And now for something completly different. The larch. The larch. The larch. If you watched the Great-British-bake-off-expert-Paul-Hollywood bread series, you might have seen an episode where he bakes a dough containing malt extract. He seemed using it as if it was a normal product everybody knows, but it was not my case. So we needed to bring some back, logically. And none of the supermarkets had it but they stocked our precious sesame in the Holland & Barret health store (plenty of branches around). Now you can bite in this malt loaf ! Decorating time with: The Jane Asher shop devoted only to help you make your cakes look gorgeous: sprinkles, glazes, tiny decorations, and an amazing quantity of cookie cutters and piping accessories. We left with one holly leaf and three ivy leaves cutters.
The Columbia Road flower market. Not only is it one of the most idyllic and charming places in town, filled with freshly cut blossom smells, but it’s also hosting some great shops, gardening-baking oriented. I couldn’t name one specifically as they are all worth a stop. From vintage plates to robin-printed flower pot shops, it’s like diving in a world of Victorian era fantasies.
Gill Wing is yet another place with trays and molds. With a wider choice as you can even find Yorkshire pudding trays. Plus, they have another shop next door, less about cooking, more about serving and hosting. And it’s filled up with Neal’s Yard Remedies products plus Hope & Greenwood retro candies.
Divertimenti – Two big shops, one in Marylebone, the other in King’s Road. A bit pricey but it has high standards. They do have a good selection of cookbooks though. Some individual jelly molds you just have to leave with (this summer, a rhubarb jelly with some pieces of strawberry). As this year’s challenge is to master bread, we almost left with a pizza stone but sadly it was a bit too big and heavy to carry around in town.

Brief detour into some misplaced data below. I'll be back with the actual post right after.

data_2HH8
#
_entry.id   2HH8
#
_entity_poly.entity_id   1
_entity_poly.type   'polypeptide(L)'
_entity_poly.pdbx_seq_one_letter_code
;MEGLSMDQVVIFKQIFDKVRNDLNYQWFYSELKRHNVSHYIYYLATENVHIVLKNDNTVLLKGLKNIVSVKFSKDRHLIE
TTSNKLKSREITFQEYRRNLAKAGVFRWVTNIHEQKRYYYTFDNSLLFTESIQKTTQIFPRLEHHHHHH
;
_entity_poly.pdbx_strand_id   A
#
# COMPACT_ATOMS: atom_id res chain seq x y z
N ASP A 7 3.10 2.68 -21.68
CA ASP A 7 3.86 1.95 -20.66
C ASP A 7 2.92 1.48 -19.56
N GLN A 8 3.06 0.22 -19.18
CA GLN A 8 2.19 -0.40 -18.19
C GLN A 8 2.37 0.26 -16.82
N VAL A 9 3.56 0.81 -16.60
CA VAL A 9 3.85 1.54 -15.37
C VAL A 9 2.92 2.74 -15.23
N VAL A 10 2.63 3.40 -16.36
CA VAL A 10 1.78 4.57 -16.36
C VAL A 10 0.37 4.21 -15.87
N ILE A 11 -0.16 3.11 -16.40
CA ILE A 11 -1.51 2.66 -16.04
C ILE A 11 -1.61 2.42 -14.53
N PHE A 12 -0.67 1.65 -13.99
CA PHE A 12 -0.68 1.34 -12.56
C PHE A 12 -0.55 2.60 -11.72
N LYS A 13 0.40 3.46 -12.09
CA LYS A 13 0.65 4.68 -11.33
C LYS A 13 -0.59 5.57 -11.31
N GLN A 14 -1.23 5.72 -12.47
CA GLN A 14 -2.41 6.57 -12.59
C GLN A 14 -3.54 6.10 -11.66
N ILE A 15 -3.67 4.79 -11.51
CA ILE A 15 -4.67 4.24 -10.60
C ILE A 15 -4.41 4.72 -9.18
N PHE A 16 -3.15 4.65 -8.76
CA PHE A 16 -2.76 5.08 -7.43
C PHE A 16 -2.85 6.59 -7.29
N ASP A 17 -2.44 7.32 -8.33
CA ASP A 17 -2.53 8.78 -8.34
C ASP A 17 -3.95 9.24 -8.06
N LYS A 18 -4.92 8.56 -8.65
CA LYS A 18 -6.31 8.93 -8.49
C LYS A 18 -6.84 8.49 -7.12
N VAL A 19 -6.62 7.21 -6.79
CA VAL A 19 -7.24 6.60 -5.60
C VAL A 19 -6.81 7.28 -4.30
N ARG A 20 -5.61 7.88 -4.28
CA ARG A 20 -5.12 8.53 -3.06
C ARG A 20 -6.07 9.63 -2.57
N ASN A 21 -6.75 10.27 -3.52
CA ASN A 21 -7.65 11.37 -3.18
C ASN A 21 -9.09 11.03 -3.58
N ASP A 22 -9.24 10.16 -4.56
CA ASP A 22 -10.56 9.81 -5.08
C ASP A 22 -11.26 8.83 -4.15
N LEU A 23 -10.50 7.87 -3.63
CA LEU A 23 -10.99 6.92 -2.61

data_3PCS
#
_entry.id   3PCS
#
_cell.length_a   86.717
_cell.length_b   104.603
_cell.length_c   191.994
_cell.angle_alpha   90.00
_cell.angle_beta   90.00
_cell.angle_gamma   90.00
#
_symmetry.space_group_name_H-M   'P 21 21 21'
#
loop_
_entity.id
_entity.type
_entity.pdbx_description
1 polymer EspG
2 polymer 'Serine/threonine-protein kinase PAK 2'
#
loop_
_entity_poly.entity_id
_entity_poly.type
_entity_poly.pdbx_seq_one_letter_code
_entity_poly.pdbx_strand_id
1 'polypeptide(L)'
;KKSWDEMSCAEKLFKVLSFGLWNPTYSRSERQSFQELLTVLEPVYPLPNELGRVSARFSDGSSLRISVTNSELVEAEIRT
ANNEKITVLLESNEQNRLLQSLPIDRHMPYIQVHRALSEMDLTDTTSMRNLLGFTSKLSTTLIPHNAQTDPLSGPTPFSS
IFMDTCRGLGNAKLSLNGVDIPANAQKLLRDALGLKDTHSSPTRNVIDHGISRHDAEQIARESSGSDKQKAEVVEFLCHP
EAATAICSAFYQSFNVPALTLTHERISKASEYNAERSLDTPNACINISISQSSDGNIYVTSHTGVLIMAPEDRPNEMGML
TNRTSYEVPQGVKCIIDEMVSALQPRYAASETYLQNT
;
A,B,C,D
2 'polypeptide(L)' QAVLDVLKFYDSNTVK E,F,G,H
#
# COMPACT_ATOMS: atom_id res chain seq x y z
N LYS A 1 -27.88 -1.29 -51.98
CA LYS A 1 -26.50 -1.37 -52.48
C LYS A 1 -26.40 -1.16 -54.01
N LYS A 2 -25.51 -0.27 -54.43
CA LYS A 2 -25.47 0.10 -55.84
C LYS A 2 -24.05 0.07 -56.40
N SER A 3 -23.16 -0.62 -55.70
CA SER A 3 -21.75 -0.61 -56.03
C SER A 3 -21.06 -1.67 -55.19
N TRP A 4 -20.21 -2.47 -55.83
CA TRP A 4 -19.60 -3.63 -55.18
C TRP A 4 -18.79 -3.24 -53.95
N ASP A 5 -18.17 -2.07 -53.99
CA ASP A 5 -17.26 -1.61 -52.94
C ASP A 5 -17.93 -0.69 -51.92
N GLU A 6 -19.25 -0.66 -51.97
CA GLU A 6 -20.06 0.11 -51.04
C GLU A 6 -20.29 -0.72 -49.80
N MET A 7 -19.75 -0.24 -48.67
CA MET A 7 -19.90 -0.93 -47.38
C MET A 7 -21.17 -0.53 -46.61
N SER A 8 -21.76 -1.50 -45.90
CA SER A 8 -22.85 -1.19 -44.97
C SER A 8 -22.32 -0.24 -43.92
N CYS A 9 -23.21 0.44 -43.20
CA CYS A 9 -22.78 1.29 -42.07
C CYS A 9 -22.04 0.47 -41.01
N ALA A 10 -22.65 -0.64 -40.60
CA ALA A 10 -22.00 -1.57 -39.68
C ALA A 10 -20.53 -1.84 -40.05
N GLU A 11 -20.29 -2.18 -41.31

Liberty – Could fit in the fashion category, in the stationery category and even in the architecture one. What’s not to love about this place? The price tags maybe but anyway, you do have to visit it at least for inspiration. We bought a few plates that you might see soon on this blog and we’re now seriously thinking about buying a few tyres to turn them into ivy pots the way they did.
Anthropologie – Yes it’s mainly retro dresses and outfits you’d love to wear on a cycling trip through the Hamptons, New York, not so 100% Brit but as it’s the only store in Europe, it’s still a must-see. Add a vegetal wall, super plates and bowls, great design and food books to discover and you’ll understand why you will enjoy wandering there.
To finish, here is the list of what you have to / should / might want (choose regarding your level of addiction to British culture) to bring back home:
– Maldon salt and smoked maldon salt: the most beautiful flakes ever. Perfect for caramel too.
– Pickles: From big juicy capers to dark walnuts.
– Chutneys: Roasted vegetables, caramelized onions, etc.
– Suet: for real puddings.
– Alcohol: from IPA to brandy, from ginger wine to sloe gin.
– Non alcohol: elderflower cordial, elderflower presse, anything with elderflower will do, actually.
– Vanilla paste: for generously plunging your spoon into, the way Nigella Lawson does.
– Rennet essence: to make cheese but also perfect for a retro pudding, the junket.
– Golden syrup: black treacle.
– Sausages – Cumberland, with roasted apples, with sage, you have plenty of choice.
– Cheese. I’m still mourning the fact we didn’t find the time to stop by Neal’s Yard Dairy or Paxton & Whitfield but it’s another excuse to come back to the city.
– Tea, marmalade and baking stuff but this is already quite clear.
– Pie dish, crumpet rings, roasting trays.